NASA told Columbia's astronauts Saturday they will not have to interrupt their medical experiments for an emergency spacewalk to fix a loose seal in the cargo bay. In an unusual public exchange, the shuttle's commander initially balked at the plan. However, he later seemed more satisfied with the idea after analyzing test data and talking to Mission Control.
Engineers do not think the seal will prevent the cargo bay doors from closing tightly for the return to Earth later this week. If there is a problem, the nine-day mission will be extended one day and astronauts James Bagian and Tamara Jernigan will be sent out to fix the seal, NASA said.
When told of the plan to hold off on the spacewalk, commander Byran O'Connor said: "I guess we are not all that sure that the door will be able to close" properly.
Later Saturday evening, he spent several minutes discussing the seal problem with astronaut Marsha Ivins, who communicates with the crew from Mission Control. He told Mission Control that the additional information "pretty much answered our big question" about whether the loose seal could prevent the doors from closing.
The two massive doors covering Columbia's cargo bay must shut tightly when the spaceship begins the fiery plunge through the atmosphere at the end of the flight. Otherwise, the ship could burn up. Columbia is scheduled to land at Edwards Air Force Base in California on Friday.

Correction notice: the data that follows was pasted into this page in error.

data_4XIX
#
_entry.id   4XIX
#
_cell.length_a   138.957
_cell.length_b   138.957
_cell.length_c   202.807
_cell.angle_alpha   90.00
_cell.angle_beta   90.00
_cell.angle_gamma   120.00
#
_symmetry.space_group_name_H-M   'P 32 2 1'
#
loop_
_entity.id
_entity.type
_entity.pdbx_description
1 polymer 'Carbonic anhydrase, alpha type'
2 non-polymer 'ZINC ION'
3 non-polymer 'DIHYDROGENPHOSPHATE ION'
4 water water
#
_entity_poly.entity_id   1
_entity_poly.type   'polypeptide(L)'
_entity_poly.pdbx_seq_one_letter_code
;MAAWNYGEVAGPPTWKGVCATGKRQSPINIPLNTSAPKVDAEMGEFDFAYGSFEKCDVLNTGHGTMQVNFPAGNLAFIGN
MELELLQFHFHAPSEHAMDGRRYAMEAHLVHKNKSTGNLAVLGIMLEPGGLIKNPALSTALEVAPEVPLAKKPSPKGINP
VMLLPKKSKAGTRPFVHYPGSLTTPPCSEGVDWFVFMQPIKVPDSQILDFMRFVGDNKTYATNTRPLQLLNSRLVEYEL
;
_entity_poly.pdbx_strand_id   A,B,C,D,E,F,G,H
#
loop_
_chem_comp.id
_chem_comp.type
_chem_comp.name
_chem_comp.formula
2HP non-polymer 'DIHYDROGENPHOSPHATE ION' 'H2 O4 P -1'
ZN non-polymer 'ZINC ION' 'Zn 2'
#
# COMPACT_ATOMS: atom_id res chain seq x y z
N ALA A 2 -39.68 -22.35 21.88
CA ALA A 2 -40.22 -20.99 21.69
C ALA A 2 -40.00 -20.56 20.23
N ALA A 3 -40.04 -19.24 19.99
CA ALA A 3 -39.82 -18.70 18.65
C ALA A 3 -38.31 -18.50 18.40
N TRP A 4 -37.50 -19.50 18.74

NASA had considered an emergency spacewalk as early as today to fix the loose weatherstripping. But after testing another shuttle on the ground Friday, engineers concluded the bad seal on Columbia would pose no problem.
Mission managers decided on Saturday that a spacewalk would be unnecessary unless the cargo bay doors fail to close tightly at the end of the flight.
Ivins said the crew will be sent detailed plans well before landing day.
Meanwhile, everything was going well in the elaborate medical laboratory orbiting 184 miles high. The astronauts are sharing Columbia with 29 white rats and 2,478 tiny jellyfish that will be examined after the flight.
Television pictures beamed down from Spacelab on Saturday showed some jellyfish swimming in circles and pulsating in all directions.
Another television scene showed Jernigan strapping pilot Sidney Gutierrez onto a surgical table to test the new equipment.
Earlier Saturday, cardiologist F. Andrew Gaffney used an echocardiograph on Gutierrez. High-frequency sound sent into the pilot's body provided instant images of his heart to scientists on the ground.
Bagian, a physician, and Jernigan also were seen strapping themselves into a chair-like device on the floor of Spacelab. The chair moves back and forth, and the oscillations are converted into body mass.
People tend to get taller in space. Scientists theorize the absence of gravity and reduced muscle tension create more space in the spine and between the knee joints, and blood may collect there, extending the body an inch or so.
Researchers hope the biomedical research mission will help explain that phenomenon, as well as other body changes that occur in space.